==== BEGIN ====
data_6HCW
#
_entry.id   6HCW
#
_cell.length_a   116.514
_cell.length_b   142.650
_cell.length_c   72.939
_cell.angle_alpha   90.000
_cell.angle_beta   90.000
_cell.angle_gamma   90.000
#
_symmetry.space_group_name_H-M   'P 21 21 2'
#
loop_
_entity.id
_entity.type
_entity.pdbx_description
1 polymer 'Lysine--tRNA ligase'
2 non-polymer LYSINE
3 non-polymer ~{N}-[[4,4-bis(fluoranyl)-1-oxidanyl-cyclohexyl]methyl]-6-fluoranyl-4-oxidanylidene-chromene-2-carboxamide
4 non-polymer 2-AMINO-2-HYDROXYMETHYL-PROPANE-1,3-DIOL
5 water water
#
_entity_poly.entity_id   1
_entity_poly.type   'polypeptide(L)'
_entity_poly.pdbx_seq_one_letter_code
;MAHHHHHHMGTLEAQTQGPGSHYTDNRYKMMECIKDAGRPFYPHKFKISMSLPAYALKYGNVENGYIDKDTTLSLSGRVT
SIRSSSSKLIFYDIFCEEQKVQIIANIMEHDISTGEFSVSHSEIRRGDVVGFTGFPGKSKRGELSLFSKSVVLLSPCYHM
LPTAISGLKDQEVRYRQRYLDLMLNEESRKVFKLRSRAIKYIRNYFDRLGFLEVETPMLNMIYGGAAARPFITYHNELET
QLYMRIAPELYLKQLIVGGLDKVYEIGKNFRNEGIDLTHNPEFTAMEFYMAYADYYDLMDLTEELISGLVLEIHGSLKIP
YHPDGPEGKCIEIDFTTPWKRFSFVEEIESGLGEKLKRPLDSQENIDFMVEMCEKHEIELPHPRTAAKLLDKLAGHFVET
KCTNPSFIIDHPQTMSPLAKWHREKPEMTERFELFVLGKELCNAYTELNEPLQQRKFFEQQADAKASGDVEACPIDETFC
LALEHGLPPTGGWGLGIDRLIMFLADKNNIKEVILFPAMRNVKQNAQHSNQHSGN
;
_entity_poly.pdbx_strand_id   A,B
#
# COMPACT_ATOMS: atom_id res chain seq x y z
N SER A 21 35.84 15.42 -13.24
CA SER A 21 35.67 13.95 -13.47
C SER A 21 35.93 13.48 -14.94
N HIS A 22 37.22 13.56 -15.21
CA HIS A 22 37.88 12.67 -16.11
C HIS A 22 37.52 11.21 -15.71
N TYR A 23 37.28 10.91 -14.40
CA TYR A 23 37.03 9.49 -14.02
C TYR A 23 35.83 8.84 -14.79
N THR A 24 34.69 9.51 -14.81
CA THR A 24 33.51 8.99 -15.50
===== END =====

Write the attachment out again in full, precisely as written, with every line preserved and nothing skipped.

data_6HCW
#
_entry.id   6HCW
#
_cell.length_a   116.514
_cell.length_b   142.650
_cell.length_c   72.939
_cell.angle_alpha   90.000
_cell.angle_beta   90.000
_cell.angle_gamma   90.000
#
_symmetry.space_group_name_H-M   'P 21 21 2'
#
loop_
_entity.id
_entity.type
_entity.pdbx_description
1 polymer 'Lysine--tRNA ligase'
2 non-polymer LYSINE
3 non-polymer ~{N}-[[4,4-bis(fluoranyl)-1-oxidanyl-cyclohexyl]methyl]-6-fluoranyl-4-oxidanylidene-chromene-2-carboxamide
4 non-polymer 2-AMINO-2-HYDROXYMETHYL-PROPANE-1,3-DIOL
5 water water
#
_entity_poly.entity_id   1
_entity_poly.type   'polypeptide(L)'
_entity_poly.pdbx_seq_one_letter_code
;MAHHHHHHMGTLEAQTQGPGSHYTDNRYKMMECIKDAGRPFYPHKFKISMSLPAYALKYGNVENGYIDKDTTLSLSGRVT
SIRSSSSKLIFYDIFCEEQKVQIIANIMEHDISTGEFSVSHSEIRRGDVVGFTGFPGKSKRGELSLFSKSVVLLSPCYHM
LPTAISGLKDQEVRYRQRYLDLMLNEESRKVFKLRSRAIKYIRNYFDRLGFLEVETPMLNMIYGGAAARPFITYHNELET
QLYMRIAPELYLKQLIVGGLDKVYEIGKNFRNEGIDLTHNPEFTAMEFYMAYADYYDLMDLTEELISGLVLEIHGSLKIP
YHPDGPEGKCIEIDFTTPWKRFSFVEEIESGLGEKLKRPLDSQENIDFMVEMCEKHEIELPHPRTAAKLLDKLAGHFVET
KCTNPSFIIDHPQTMSPLAKWHREKPEMTERFELFVLGKELCNAYTELNEPLQQRKFFEQQADAKASGDVEACPIDETFC
LALEHGLPPTGGWGLGIDRLIMFLADKNNIKEVILFPAMRNVKQNAQHSNQHSGN
;
_entity_poly.pdbx_strand_id   A,B
#
# COMPACT_ATOMS: atom_id res chain seq x y z
N SER A 21 35.84 15.42 -13.24
CA SER A 21 35.67 13.95 -13.47
C SER A 21 35.93 13.48 -14.94
N HIS A 22 37.22 13.56 -15.21
CA HIS A 22 37.88 12.67 -16.11
C HIS A 22 37.52 11.21 -15.71
N TYR A 23 37.28 10.91 -14.40
CA TYR A 23 37.03 9.49 -14.02
C TYR A 23 35.83 8.84 -14.79
N THR A 24 34.69 9.51 -14.81
CA THR A 24 33.51 8.99 -15.50